Interview: Daniel Fiott

“Leaving the EU would harm the UK’s number one national interest – trade”

por Gianni Carta publicado 21/12/2013 13h12
Daniel Fiott, from the Institute for European Studies at the Vrije Universiteit Brussel, adds that the UK would surrender its powers to help shape market rules in the EU and its geopolitical interests.
Flickr / Bisgovuk
David Cameron

The Prime Minister of the United Kingdom, David Cameron

If the Tories win the 2015 UK legislative elections, a referendum will be held on the country’s membership of the European Union. This is a campaign pledge Prime Minister David Cameron has made for domestic political reasons in a country where fewer Britons describe themselves as ‘European’, according to opinion polls. Whatever lies ahead, Daniel Fiott, from the Institute for European Studies at the Vrije Universiteit Brussel, says, “Leaving the EU would harm the UK's number one national interest; that is, trade.” A senior editor of the influential online journal European Geostrategy, Fiott adds that influenced by the press Britons wrongly believe Brussels imposes economic regulations on the UK. In fact, the British are instrumental in shaping market rules in the EU. What is more, the UK cannot give up its geopolitical “key role” along with Germany and France.

CartaCapital: The Premier David Cameron says that if the Tories win the general elections in 2015 there will be a referendum on whether the UK should stay in the European Union (EU). Is Cameron trying to get votes from UKIP (UK Independence Party) voters or does he feel the need to listen to UK citizens?

Daniel Fiott: In reality I think the answer is a mixture of both. The main objective for David Cameron is to secure an outright majority in the 2015 general election. I think the Prime Minister is more concerned with divisions within his own party than with UKIP. Indeed, if the Conservative Party is elected David Cameron does not want another term in coalition with the Liberal Democrats and neither does he want to spend another five years in power with his backbenchers rebelling against him on a regular basis or calling for him to stand-down. It is remarkable that the coalition government has stayed together for so long given the delicate political balancing act that presently occurs with the Liberal Democrats and Cameron's rebellious backbenchers. Indeed, UKIP is something of a threat for the Conservatives, but it is a measured threat. I think Cameron realizes that UKIP will be rather successful in the 2014 European Parliament elections, but that this is a good thing as far as the general elections in 2015 go: people tend to ‘protest vote’ in the European Parliament elections rather than in the British general election. UKIP is a factor but the fact remains that UKIP supporters are unlikely to vote Conservative anyway – Cameron is unlikely to sway them in their votes. There is a bigger problem, however: large parts of the British public do want to have their say over the UK's membership of the EU but the debate is being framed in terms of narrow party interests and personalities rather than on the real benefits and costs of being in the EU.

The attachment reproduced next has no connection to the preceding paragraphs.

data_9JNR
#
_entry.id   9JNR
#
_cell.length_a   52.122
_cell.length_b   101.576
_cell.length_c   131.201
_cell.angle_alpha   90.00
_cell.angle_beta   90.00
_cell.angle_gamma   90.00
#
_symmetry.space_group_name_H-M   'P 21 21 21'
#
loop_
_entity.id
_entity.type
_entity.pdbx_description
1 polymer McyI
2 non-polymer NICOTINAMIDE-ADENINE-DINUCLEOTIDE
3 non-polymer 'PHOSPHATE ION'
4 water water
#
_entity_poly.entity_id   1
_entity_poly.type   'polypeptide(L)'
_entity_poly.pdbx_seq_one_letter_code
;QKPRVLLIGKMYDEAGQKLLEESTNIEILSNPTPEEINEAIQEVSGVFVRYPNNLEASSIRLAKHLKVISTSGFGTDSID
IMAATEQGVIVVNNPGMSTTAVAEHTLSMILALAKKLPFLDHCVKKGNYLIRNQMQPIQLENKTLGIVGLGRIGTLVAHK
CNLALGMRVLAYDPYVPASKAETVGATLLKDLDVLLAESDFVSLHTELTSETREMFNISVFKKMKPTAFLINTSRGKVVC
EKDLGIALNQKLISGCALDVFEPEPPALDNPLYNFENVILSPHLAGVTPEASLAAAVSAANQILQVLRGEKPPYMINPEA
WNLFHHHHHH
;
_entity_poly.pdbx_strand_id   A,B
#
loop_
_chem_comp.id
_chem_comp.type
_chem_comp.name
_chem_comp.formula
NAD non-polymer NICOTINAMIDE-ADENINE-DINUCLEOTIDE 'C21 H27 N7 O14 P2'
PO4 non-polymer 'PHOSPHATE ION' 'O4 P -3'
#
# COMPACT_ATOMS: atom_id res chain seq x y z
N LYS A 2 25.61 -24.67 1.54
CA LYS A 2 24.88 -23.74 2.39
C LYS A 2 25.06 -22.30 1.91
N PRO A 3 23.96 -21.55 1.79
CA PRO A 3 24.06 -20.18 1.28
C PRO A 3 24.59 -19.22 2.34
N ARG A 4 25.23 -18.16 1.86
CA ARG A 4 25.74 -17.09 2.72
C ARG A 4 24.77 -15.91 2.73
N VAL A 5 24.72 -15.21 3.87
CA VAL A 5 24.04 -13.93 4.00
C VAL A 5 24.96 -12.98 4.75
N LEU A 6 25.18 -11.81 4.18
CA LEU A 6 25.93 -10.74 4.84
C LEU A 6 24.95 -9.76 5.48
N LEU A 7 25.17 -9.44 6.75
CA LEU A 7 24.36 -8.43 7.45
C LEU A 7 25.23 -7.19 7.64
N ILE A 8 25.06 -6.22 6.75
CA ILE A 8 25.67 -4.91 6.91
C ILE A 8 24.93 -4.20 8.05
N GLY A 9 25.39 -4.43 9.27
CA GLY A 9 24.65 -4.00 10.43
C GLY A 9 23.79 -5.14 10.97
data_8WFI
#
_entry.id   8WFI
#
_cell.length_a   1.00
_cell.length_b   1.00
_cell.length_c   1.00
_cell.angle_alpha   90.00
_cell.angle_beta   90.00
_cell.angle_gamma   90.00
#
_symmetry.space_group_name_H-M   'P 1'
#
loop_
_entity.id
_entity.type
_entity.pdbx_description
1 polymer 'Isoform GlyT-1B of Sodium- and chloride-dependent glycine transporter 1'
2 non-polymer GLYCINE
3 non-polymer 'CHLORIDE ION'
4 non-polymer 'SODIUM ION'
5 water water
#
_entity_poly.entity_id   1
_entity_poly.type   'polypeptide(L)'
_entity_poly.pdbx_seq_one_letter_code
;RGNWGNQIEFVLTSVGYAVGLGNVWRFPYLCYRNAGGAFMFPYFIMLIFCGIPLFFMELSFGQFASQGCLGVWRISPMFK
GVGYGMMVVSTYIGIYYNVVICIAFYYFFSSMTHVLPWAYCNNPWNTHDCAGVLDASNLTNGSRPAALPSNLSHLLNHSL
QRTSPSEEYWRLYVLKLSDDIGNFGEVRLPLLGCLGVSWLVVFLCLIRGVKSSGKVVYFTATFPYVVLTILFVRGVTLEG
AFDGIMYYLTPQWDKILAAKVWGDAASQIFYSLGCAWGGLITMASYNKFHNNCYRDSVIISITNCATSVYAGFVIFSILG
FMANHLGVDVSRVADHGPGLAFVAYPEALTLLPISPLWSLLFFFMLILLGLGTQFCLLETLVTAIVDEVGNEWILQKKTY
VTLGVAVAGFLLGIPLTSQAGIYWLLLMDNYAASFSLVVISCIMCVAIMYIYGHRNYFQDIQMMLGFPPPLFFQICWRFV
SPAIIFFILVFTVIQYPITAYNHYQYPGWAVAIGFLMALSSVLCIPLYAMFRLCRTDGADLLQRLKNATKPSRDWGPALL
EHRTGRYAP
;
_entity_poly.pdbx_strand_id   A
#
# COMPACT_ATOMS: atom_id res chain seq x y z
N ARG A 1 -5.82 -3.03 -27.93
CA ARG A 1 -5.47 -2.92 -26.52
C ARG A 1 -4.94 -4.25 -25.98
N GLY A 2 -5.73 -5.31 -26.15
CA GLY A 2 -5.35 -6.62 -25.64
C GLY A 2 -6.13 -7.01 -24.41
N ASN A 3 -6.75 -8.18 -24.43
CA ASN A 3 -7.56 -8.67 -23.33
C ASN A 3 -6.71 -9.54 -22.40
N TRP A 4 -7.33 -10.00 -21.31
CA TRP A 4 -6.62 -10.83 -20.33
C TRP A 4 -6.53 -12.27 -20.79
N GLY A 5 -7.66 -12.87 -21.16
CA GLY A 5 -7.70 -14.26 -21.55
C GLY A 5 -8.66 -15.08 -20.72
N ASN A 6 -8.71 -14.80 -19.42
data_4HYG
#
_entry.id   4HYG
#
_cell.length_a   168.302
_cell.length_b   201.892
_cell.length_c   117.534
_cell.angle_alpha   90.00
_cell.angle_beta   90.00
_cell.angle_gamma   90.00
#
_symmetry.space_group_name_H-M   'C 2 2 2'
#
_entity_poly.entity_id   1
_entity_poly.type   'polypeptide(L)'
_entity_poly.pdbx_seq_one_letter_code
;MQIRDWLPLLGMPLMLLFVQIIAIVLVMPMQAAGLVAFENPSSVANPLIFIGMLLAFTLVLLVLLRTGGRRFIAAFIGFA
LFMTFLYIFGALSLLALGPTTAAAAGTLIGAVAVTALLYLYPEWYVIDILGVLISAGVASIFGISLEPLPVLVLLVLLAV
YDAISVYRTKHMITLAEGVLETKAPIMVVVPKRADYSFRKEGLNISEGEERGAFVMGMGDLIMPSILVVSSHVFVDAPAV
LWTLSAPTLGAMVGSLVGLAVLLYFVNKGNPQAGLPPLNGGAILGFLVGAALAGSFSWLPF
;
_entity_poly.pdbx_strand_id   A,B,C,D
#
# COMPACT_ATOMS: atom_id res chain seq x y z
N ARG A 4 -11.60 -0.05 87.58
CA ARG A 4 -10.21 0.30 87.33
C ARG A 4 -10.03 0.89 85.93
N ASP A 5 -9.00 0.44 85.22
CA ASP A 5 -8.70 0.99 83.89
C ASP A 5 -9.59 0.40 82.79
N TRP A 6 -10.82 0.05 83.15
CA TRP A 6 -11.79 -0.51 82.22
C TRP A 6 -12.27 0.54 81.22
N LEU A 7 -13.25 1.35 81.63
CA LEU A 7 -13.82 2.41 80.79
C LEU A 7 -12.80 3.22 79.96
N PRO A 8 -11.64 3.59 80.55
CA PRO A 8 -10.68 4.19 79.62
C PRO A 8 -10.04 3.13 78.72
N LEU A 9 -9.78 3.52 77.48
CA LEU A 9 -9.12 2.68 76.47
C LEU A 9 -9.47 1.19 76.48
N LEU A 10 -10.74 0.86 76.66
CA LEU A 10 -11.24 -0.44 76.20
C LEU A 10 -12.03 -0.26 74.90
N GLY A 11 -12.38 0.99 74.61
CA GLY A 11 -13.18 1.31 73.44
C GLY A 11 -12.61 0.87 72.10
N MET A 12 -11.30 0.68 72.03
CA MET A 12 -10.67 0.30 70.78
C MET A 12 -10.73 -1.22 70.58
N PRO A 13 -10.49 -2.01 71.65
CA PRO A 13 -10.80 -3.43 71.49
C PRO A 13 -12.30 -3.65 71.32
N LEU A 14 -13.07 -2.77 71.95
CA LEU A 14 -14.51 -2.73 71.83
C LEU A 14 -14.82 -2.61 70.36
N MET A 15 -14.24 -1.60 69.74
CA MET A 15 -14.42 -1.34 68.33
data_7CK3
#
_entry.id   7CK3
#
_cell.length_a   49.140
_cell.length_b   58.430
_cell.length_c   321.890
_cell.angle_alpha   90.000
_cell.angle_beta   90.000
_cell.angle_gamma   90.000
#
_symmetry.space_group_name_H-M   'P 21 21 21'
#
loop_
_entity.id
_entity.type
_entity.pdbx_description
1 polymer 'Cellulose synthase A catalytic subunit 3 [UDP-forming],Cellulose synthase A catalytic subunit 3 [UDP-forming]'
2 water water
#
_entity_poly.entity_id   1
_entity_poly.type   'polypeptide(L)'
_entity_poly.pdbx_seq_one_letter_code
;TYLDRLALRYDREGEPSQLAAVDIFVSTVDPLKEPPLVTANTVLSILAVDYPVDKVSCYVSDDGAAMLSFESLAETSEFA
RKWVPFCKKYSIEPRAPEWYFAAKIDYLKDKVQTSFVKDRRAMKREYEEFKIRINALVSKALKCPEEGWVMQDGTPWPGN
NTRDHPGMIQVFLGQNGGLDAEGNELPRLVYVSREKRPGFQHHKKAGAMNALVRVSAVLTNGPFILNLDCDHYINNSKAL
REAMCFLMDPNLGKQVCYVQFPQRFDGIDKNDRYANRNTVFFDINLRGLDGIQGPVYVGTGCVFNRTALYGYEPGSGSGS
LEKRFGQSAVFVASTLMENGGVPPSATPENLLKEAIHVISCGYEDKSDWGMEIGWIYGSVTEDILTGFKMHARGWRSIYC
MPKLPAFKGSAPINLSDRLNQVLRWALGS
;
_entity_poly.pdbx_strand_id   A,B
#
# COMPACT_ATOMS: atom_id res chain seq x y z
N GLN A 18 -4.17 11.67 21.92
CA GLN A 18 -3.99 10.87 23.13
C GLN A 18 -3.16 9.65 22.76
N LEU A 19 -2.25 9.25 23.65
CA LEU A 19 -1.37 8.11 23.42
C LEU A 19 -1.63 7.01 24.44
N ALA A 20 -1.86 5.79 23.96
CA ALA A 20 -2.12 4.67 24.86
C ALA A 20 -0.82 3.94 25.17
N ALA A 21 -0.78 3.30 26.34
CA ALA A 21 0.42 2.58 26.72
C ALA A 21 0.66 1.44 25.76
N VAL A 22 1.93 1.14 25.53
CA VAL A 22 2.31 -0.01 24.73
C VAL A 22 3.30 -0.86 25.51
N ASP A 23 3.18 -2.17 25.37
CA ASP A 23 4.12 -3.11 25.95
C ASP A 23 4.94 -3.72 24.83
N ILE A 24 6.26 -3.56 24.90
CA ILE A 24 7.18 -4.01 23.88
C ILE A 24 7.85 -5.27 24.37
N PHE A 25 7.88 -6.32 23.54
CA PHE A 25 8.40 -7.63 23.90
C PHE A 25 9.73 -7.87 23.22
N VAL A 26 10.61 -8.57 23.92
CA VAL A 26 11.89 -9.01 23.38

CC: The former Tory foreign secretary Malcolm Rifkind says that being outside the EU would be ‘damaging’ for the UK. Do you agree, and if so in what way?

DF: I believe Sir Malcolm Rifkind is right. This is not to say that the UK would not survive outside of the EU. We are not looking at the Dark Ages if the UK leaves the EU. Indeed, I think it is probably one of the few countries in Europe that is well-placed to exist outside of the EU if it did leave. But one needs to be careful here. Leaving the EU would harm the UK’s number one national interest; that is, trade. Presently, the British help shape single market rules that relate to jobs, goods, services, consumer standards, etc., and to leave the EU would be an effective surrender of these powers. Many people assume that ‘Brussels’ forces the UK to adopt regulation after regulation on many areas of the economy, but they do not really consider the extent to which British interests are reflected in internal market rules. The British have influenced a range of rules that make the EU a better and stronger market, and this must continue. This is not to speak of the geopolitical rationale for remaining in the EU. An historical cornerstone of British foreign policy in Europe is that balance and order should at all times be achieved on the continent, and that the British have a key role in this. I think France and Germany recognize the importance of having a third large power such as Britain in the EU.